Compared to the Eaton, the twin-turbo kit from HP Performance offered both more and less power. Down at 2,500 rpm, the immediate boost response of the Roots blower was the winner hands down. With an additional 100 lb-ft, the Roots blower would provide an immediate shove in the back, but, unfortunately, that shove would be short-lived-at least compared to the one supplied by the turbo combination. From 2,500 rpm to 3,500 rpm, the Roots blower out-boosted the turbos, but at 3,600 rpm, the power curves shifted in favor of the turbos. The improved efficiency combined with the torque producing nature of the long-runner '01 intake allowed the turbo system to produce an extra 178 hp and 154 lb-ft of torque. Once you past 3,600 rpm, replacing the Eaton with the turbos made as much power as adding some form of forced induction on a normally aspirated motor. Why such a dramatic difference in power at the same boost level? The power differences between the Roots blower and the turbos can be attributed to several factors. Much of the difference can be attributed to the power required to mechanically drive the supercharger. The difference in intake runner length of the intake had a noticeable effect on the power curve as well. The final factor is that the turbos are much more efficient at processing air (especially at pressure) than the supercharger. Combining all these factors will give you the difference between the blower and the turbos.

The final contestant was supplied by the alien-friendly folks from Roswell, New Mexico. The gang from HP Performance has exceeded 730 wheel hp on a modified two-valve GT motor at 20 psi using its twin-turbo GT kit. Like the impressive two-valve GT kit, this four-valve Cobra setup featured a pair of powerful 57mm turbos. The standard kit comes with 46mm turbos, while huge 67mm units are available for those building an all-out race motor. The 57mm turbos tested on this Cobra motor were reported to be capable of exceeding 1,000 hp, so the kit has plenty of potential. Unlike the trio of blowers, the HP kit came equipped with a front-mounted air-to-air intercooler. The Eaton supercharger, intercooler, and even lower intake manifold were removed in favor of a factory '01 intake. The benefit of replacing the '03 Cobra assembly with the '01 intake was that the turbo combination was the beneficiary of the torque production offered by the additional runner length. Contrary to what some would have you believe, short-runner intakes do not make good blower or turbo manifolds. Runner length determines the effective operating speed of the motor, regardless of whether pressure is present or not.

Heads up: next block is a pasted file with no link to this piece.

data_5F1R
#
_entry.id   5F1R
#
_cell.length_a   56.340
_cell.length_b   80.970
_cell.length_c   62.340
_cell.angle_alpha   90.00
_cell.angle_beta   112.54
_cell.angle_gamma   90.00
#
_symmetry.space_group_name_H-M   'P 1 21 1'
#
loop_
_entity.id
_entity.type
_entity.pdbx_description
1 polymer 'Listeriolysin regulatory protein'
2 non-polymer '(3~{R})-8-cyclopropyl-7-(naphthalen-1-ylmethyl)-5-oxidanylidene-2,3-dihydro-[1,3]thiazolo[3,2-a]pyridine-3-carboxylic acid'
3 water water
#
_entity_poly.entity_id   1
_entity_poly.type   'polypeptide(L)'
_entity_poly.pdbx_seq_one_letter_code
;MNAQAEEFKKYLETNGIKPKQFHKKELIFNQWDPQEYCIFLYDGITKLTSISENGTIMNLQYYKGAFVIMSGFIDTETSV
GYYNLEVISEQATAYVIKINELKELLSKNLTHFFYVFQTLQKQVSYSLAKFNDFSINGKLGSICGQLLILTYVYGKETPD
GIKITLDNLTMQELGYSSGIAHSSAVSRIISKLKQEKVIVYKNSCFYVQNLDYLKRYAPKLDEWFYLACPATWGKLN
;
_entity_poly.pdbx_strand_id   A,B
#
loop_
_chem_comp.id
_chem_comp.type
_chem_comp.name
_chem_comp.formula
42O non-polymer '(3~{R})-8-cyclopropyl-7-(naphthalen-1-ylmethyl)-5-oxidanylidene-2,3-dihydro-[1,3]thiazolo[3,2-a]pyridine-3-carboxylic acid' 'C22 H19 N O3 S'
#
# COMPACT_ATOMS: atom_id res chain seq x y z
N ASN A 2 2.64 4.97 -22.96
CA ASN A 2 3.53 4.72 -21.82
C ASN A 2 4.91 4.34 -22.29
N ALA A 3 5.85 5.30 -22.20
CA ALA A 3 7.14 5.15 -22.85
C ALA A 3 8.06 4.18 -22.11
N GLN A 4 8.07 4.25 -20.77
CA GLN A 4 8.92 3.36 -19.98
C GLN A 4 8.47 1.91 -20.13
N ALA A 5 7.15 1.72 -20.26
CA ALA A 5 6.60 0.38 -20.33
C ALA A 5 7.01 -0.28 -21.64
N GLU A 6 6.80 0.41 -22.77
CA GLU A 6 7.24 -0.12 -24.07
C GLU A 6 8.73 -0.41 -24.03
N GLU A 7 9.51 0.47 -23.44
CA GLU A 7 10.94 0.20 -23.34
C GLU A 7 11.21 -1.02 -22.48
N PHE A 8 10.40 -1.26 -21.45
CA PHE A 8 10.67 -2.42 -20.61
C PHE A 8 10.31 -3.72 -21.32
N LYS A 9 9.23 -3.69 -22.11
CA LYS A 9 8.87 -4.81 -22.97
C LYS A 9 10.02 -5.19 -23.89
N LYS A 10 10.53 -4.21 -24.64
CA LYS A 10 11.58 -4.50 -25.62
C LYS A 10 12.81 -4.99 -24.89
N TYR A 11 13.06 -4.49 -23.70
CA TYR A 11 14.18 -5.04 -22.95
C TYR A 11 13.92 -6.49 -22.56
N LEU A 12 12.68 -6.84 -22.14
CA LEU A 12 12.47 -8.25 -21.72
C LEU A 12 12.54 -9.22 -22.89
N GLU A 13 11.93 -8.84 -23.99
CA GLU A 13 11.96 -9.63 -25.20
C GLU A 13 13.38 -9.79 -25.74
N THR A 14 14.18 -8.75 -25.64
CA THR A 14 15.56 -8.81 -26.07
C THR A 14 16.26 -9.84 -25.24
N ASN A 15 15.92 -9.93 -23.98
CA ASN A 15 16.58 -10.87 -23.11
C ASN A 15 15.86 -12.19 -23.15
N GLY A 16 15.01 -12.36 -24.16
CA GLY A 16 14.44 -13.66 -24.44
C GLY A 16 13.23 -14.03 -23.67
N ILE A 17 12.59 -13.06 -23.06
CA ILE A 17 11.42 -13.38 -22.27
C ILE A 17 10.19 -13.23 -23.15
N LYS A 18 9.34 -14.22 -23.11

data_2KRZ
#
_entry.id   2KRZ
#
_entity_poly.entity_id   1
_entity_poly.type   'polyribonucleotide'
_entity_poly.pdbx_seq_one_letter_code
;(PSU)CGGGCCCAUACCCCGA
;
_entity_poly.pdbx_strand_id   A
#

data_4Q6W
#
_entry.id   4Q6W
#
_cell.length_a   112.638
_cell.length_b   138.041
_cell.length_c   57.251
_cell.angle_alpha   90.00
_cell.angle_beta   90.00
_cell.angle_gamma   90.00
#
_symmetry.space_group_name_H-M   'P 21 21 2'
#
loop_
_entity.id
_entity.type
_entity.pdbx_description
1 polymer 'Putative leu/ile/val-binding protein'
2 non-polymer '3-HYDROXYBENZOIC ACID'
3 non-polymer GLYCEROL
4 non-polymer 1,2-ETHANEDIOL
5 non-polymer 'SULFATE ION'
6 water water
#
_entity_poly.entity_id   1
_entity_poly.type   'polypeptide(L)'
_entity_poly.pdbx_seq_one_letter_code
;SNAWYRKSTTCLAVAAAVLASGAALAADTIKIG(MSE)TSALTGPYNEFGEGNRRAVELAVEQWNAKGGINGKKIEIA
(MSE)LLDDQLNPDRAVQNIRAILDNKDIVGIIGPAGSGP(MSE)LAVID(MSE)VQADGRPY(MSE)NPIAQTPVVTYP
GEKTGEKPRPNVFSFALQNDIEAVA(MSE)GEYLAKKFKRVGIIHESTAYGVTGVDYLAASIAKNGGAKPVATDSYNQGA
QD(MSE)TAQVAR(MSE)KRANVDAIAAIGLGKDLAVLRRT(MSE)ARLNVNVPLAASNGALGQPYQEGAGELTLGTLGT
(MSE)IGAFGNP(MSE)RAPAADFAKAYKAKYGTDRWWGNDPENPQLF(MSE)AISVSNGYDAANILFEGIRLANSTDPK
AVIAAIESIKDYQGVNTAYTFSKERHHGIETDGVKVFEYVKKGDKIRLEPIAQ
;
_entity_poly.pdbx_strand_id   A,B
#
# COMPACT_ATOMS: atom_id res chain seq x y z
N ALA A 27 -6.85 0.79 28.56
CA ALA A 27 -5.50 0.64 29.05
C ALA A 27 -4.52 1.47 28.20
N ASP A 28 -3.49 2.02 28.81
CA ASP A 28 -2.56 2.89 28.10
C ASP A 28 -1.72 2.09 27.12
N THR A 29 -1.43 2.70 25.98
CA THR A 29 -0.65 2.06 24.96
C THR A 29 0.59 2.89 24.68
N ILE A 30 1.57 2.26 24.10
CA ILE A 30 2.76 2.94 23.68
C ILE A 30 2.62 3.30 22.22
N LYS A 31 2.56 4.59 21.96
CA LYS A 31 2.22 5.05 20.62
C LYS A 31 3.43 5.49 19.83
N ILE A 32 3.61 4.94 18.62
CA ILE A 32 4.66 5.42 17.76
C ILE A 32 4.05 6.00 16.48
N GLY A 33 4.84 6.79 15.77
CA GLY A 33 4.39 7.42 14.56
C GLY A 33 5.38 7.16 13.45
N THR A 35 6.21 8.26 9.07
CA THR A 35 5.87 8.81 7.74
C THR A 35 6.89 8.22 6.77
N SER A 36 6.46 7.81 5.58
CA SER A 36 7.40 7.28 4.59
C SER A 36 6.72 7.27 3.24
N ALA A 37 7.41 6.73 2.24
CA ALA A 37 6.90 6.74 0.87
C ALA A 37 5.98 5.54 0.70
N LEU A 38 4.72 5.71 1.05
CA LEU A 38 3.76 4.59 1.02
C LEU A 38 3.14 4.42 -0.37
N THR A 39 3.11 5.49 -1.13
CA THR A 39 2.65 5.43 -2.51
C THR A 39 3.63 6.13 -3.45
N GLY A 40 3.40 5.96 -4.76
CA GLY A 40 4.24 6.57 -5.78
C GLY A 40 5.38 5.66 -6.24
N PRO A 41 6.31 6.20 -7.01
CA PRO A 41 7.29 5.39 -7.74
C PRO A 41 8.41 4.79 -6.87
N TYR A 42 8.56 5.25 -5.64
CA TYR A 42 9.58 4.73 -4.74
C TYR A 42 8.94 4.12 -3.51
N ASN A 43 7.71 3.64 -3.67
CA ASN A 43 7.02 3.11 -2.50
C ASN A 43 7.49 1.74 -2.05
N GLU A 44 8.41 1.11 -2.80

Incidentally, we also ran the Vortech with the '01 intake (minus the intercooler), so check out the sidebar on the results of the effect of runner length in Part 2 of our "Ballistic Boost Bash."

Both the Vortech and HP turbo system required provisions for an oil drain back into the stock oil pan. We removed the pan and welded a pair of drain fittings.

There seems to be come confusion about comparing a twin-turbo system to each of the single blowers. That there were two turbos present compared to one of each of the superchargers was in no way an advantage to turbo kit. It is possible to produce the same power with a larger single turbo. The twin system was designed primarily for packaging, though commonly held theory suggests that two smaller turbos will spool up faster than one big one. In reality, the exhaust energy is divided in half, as each bank feeds one of the two turbos.